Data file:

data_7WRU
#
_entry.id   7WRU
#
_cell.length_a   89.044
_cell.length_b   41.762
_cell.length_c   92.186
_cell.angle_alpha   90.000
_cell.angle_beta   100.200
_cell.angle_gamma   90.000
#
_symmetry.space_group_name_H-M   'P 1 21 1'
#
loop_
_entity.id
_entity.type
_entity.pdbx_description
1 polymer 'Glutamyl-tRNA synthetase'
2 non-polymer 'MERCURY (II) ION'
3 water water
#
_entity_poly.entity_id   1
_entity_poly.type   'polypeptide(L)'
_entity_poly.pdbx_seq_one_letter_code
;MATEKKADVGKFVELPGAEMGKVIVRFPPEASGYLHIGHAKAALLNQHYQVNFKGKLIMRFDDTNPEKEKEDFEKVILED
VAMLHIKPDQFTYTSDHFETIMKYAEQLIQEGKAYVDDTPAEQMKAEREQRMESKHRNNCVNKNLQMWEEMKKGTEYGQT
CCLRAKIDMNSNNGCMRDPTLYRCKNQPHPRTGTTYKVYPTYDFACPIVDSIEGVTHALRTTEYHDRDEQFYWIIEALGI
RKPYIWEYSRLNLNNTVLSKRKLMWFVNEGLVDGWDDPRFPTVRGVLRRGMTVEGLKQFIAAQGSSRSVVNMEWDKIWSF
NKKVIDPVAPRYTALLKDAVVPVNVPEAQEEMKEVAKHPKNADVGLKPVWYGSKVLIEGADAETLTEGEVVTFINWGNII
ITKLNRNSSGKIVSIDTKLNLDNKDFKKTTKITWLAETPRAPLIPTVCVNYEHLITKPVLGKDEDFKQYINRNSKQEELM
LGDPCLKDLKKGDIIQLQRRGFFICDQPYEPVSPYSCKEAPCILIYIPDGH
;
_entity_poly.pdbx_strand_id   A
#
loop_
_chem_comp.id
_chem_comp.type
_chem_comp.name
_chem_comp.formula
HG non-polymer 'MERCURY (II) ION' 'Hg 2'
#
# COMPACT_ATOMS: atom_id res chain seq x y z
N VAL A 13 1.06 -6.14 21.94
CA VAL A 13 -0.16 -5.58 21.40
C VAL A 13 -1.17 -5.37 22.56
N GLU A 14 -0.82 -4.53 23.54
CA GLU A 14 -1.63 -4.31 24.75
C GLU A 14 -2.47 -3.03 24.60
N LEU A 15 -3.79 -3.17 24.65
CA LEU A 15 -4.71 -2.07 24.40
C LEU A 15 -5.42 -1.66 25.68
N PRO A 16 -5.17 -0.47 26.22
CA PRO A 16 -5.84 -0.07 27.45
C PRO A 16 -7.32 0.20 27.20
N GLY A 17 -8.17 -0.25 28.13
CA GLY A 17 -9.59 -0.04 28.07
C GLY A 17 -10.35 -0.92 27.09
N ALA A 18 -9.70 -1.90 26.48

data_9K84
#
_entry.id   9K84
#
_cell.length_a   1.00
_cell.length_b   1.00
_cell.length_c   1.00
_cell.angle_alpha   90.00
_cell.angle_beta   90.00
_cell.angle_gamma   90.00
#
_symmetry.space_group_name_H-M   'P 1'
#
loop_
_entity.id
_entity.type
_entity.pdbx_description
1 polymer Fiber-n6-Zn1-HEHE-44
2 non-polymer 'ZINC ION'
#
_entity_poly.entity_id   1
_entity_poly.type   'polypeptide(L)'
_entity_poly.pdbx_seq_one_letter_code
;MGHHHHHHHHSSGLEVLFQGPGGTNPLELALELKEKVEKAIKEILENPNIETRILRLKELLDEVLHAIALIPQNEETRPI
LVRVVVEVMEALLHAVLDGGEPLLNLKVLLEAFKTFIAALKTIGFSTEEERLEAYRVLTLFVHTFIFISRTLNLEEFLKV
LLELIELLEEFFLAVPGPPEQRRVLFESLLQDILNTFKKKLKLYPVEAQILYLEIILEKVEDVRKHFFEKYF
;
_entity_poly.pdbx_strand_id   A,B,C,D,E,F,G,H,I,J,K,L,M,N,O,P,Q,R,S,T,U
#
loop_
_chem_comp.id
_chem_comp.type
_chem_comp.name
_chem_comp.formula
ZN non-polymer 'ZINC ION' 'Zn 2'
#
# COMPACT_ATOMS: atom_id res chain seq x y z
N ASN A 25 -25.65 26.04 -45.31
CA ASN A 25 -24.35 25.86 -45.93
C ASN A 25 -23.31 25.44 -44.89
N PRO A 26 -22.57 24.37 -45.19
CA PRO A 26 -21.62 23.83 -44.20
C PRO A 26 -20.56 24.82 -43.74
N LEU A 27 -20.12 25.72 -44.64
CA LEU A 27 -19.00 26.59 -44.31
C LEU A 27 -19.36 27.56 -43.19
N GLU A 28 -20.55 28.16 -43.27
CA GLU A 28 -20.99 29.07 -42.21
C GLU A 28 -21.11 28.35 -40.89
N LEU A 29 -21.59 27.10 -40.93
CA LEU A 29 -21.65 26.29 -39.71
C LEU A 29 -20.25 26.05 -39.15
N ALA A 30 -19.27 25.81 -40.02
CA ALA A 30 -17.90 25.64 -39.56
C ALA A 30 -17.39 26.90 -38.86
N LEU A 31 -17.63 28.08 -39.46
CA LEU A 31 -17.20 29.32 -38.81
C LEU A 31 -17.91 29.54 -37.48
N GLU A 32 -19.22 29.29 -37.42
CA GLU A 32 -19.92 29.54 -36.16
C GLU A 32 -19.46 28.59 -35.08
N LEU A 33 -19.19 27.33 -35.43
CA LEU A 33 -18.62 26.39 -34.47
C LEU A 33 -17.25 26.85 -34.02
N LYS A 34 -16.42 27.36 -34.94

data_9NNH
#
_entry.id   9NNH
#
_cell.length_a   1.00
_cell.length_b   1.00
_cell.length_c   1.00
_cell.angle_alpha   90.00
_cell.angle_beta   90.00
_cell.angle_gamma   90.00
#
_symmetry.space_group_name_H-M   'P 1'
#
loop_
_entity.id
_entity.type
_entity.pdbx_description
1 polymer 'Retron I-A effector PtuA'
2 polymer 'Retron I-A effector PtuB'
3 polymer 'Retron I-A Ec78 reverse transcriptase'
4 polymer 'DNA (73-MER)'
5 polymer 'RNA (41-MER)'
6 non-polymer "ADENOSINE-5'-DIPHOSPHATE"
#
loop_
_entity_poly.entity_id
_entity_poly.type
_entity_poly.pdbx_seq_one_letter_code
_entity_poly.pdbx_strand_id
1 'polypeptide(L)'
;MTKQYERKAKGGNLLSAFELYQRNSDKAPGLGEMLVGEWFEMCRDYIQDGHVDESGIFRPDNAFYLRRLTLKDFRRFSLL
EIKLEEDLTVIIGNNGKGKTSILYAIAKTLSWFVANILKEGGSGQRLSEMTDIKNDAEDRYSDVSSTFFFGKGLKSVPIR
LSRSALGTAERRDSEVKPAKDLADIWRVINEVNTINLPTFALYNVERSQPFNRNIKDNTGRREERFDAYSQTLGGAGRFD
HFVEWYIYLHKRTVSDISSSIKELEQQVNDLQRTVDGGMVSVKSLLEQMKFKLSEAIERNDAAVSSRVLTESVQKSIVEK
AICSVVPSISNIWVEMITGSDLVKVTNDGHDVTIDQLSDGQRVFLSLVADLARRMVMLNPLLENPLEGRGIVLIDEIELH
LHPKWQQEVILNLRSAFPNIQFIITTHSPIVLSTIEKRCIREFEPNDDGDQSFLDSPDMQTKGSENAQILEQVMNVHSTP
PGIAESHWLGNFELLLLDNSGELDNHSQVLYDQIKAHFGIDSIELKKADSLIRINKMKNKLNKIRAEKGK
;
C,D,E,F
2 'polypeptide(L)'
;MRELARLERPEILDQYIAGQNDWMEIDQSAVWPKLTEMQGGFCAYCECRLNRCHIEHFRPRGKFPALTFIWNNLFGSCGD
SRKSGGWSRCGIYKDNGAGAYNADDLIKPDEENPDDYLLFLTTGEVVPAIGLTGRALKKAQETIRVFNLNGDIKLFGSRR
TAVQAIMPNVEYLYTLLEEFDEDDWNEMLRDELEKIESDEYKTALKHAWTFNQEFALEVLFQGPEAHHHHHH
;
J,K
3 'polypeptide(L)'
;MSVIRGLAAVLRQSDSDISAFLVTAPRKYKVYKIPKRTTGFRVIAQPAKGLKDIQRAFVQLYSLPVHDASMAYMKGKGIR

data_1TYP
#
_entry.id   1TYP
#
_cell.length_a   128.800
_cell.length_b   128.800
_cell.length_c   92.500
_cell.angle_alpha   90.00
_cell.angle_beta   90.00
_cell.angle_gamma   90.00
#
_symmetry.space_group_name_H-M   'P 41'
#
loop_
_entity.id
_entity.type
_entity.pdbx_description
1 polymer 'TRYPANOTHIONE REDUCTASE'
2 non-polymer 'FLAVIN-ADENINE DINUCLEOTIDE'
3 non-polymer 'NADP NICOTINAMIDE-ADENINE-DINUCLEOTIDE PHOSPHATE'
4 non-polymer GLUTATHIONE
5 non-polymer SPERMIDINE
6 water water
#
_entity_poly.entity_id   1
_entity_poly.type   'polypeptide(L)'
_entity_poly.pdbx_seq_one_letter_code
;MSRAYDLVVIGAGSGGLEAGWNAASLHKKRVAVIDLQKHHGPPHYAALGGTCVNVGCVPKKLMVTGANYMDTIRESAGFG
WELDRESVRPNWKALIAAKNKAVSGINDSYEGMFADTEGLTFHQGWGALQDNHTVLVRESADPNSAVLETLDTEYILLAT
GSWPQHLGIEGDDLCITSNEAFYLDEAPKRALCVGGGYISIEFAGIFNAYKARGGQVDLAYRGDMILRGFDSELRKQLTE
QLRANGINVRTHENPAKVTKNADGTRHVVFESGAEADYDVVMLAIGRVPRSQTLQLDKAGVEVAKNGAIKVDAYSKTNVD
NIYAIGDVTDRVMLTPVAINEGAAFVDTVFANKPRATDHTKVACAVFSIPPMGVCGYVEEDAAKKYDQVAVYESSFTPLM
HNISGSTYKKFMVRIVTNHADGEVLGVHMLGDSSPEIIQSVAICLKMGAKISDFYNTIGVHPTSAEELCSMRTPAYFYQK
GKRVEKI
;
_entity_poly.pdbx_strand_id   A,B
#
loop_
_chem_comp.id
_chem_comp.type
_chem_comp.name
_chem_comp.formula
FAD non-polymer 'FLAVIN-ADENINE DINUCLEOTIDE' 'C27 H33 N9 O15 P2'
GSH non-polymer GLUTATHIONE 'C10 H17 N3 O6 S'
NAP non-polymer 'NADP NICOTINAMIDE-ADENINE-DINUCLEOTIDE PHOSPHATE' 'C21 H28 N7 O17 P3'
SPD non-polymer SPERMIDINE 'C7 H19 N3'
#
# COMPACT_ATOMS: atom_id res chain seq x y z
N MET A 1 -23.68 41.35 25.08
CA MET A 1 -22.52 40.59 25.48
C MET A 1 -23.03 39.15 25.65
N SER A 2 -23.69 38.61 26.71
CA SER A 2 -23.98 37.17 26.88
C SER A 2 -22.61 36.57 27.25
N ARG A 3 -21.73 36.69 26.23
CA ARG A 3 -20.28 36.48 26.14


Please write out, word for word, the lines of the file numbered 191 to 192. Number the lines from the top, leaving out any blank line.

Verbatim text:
4 non-polymer GLUTATHIONE
5 non-polymer SPERMIDINE